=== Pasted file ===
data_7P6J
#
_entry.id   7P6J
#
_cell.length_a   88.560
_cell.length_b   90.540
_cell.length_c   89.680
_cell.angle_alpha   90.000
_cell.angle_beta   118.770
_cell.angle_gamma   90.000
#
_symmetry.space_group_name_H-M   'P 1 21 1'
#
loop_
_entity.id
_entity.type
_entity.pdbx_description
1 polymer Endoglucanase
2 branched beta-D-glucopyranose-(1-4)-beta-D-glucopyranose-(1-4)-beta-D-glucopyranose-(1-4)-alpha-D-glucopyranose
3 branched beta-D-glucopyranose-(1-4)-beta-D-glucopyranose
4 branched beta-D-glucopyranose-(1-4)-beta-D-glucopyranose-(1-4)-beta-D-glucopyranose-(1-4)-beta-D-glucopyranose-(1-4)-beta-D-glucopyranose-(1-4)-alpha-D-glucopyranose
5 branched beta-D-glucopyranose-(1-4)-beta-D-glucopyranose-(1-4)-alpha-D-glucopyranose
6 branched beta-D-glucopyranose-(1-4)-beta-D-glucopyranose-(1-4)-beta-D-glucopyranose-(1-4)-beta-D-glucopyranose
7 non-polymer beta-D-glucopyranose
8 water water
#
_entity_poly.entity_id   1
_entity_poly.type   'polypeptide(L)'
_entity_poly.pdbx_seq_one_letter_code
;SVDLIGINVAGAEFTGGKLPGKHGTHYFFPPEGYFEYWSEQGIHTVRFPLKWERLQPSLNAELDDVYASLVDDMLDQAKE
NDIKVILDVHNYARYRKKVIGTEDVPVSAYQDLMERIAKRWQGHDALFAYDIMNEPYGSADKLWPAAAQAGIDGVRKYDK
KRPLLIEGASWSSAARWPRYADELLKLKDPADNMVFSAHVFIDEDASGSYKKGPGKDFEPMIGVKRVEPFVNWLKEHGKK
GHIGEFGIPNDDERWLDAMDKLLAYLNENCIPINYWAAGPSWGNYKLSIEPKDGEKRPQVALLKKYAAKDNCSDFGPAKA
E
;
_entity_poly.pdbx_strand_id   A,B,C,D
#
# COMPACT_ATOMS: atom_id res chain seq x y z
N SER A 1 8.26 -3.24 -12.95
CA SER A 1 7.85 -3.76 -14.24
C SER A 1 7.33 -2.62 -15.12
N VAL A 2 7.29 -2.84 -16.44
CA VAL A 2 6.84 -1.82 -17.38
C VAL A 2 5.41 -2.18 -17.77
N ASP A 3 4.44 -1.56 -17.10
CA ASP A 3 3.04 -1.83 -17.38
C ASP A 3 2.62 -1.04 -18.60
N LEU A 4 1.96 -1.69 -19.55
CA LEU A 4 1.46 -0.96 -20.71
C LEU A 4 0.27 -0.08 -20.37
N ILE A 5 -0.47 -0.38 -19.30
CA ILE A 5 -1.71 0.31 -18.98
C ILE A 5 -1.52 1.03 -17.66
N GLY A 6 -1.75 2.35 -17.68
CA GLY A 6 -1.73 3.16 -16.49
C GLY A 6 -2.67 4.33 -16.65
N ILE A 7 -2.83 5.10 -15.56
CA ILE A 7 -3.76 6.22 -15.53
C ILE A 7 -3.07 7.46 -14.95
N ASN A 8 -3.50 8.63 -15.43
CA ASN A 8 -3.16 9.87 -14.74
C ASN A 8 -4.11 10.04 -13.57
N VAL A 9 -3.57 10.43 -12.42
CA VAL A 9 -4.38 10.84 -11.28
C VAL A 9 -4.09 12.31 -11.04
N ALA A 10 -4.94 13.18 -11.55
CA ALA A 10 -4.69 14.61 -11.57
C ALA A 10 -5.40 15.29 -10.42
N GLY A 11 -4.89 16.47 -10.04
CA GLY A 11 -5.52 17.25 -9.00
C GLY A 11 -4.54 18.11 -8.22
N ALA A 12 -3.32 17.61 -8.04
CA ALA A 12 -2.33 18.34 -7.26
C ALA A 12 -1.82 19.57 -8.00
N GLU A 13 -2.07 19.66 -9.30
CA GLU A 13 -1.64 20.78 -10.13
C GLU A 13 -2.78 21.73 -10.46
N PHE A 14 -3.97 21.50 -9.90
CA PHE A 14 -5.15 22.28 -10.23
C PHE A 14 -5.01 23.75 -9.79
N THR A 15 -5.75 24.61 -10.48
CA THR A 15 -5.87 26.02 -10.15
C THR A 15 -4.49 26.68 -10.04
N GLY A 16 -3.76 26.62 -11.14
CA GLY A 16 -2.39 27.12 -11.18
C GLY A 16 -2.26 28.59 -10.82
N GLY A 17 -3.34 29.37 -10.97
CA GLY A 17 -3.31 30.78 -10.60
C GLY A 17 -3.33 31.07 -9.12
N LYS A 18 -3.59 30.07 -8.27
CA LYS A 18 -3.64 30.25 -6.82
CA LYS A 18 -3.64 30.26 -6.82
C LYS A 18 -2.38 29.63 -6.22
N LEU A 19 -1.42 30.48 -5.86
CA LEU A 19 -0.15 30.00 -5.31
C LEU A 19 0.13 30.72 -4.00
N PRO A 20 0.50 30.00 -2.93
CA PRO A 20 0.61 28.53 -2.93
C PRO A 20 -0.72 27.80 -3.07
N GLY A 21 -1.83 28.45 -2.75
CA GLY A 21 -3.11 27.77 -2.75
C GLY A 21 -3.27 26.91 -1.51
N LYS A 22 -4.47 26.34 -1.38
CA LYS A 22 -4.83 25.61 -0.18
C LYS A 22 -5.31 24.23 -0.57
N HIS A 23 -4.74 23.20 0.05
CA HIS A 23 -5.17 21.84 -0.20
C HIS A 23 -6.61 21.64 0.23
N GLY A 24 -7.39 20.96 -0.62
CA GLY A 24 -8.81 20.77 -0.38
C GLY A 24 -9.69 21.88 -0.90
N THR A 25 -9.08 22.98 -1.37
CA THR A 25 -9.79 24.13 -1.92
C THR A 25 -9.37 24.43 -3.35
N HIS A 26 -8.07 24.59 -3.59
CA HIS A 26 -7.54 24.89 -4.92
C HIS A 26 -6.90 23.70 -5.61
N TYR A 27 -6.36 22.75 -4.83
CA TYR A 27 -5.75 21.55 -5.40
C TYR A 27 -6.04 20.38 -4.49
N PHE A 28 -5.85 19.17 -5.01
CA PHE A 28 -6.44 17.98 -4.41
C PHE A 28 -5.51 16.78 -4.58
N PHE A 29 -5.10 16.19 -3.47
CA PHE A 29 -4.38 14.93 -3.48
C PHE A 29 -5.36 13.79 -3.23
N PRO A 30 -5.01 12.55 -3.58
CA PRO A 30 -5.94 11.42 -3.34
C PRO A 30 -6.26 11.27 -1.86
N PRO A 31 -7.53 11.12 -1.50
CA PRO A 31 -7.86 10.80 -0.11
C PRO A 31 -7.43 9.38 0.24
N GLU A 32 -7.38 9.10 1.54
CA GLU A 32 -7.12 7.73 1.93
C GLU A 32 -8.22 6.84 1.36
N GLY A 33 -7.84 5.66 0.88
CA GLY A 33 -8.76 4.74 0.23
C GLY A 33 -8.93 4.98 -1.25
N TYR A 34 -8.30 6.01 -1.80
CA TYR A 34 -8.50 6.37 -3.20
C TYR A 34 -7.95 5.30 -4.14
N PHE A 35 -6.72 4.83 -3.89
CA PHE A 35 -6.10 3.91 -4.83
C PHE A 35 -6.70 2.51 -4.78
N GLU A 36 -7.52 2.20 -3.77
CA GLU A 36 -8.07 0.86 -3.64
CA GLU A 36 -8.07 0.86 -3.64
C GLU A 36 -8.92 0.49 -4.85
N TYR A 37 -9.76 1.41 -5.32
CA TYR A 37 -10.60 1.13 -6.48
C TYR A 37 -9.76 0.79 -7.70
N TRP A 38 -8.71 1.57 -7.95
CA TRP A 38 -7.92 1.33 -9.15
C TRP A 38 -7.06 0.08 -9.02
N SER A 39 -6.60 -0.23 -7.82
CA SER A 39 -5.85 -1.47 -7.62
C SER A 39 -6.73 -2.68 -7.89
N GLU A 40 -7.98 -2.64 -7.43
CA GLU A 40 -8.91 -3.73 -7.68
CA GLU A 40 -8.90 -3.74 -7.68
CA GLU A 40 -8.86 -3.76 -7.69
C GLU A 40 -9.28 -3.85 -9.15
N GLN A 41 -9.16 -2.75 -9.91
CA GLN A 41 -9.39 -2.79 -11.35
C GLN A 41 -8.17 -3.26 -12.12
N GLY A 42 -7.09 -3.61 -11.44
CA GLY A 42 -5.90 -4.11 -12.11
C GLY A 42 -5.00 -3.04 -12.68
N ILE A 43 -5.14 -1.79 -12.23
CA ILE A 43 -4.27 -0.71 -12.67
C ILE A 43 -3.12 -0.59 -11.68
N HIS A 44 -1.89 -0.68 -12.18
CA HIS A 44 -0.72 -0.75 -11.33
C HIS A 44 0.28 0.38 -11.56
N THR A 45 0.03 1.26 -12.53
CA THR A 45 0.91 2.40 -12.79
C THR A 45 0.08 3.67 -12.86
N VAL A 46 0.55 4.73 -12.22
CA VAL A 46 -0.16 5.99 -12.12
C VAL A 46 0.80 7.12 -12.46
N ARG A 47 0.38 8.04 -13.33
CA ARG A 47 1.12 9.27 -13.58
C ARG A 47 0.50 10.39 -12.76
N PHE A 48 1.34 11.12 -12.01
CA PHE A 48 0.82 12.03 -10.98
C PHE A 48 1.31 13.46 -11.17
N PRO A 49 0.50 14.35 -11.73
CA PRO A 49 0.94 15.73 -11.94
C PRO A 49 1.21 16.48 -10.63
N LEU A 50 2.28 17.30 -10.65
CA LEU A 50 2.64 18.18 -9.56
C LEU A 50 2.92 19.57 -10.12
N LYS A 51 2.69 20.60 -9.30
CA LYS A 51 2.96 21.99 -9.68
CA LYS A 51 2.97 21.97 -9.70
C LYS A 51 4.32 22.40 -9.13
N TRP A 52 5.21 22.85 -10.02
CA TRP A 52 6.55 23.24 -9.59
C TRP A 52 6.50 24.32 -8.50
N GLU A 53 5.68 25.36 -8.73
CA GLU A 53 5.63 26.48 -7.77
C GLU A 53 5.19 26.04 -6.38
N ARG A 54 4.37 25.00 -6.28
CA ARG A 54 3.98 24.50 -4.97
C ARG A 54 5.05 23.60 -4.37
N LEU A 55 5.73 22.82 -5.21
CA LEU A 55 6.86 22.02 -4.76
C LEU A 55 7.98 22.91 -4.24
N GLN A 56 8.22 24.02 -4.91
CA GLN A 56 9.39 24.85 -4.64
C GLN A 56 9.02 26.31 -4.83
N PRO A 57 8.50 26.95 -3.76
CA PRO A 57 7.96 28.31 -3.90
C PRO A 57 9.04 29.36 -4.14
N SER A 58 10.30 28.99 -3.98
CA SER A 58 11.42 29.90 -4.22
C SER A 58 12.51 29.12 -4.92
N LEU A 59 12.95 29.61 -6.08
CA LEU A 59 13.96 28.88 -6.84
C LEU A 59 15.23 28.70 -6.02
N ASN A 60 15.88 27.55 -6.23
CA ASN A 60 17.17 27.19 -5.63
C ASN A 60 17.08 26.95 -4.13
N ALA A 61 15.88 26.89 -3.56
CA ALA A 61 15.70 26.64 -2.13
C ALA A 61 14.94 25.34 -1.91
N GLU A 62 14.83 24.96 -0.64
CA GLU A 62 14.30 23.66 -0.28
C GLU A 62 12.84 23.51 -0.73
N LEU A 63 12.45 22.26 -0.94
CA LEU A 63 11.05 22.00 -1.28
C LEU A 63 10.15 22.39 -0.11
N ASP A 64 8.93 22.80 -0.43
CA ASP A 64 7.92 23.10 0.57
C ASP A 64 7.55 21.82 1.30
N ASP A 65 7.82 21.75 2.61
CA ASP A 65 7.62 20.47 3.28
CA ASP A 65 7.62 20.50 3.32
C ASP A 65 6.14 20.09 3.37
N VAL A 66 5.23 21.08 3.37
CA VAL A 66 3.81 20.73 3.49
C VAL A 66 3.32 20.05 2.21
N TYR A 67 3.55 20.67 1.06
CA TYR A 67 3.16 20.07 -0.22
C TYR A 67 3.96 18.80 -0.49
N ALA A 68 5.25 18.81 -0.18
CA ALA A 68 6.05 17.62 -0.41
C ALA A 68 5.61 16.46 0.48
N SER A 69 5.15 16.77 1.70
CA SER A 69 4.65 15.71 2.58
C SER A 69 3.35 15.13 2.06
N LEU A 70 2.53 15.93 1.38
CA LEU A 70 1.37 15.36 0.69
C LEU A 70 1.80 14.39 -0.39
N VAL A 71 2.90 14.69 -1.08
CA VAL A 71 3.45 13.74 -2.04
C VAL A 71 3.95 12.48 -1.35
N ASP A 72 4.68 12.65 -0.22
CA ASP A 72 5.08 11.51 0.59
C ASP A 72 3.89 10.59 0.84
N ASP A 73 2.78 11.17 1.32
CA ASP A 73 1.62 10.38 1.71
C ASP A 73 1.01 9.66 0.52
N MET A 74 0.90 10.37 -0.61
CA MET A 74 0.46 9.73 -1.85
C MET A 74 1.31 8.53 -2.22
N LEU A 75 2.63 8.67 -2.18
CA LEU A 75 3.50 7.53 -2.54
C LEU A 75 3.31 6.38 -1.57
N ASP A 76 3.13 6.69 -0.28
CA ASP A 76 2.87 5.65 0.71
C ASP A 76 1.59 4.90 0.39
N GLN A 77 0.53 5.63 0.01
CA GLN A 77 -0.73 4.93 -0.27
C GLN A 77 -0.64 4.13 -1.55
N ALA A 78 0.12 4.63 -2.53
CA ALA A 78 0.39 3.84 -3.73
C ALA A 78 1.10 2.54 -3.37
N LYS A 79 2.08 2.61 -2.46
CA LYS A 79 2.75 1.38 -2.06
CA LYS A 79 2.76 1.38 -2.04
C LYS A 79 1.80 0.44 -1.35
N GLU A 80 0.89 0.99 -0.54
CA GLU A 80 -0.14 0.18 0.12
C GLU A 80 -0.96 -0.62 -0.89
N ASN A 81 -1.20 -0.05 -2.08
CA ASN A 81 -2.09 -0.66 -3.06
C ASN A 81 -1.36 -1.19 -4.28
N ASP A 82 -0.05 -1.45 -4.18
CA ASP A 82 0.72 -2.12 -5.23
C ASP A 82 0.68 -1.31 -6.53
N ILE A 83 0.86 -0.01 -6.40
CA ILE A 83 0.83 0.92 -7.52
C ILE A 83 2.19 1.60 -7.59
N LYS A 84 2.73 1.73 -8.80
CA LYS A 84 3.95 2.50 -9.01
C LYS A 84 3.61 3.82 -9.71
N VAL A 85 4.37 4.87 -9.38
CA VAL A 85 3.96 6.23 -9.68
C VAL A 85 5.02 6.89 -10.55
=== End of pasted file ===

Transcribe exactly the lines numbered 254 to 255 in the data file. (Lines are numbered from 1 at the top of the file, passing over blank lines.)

C LEU A 70 1.80 14.39 -0.39
N VAL A 71 2.90 14.69 -1.08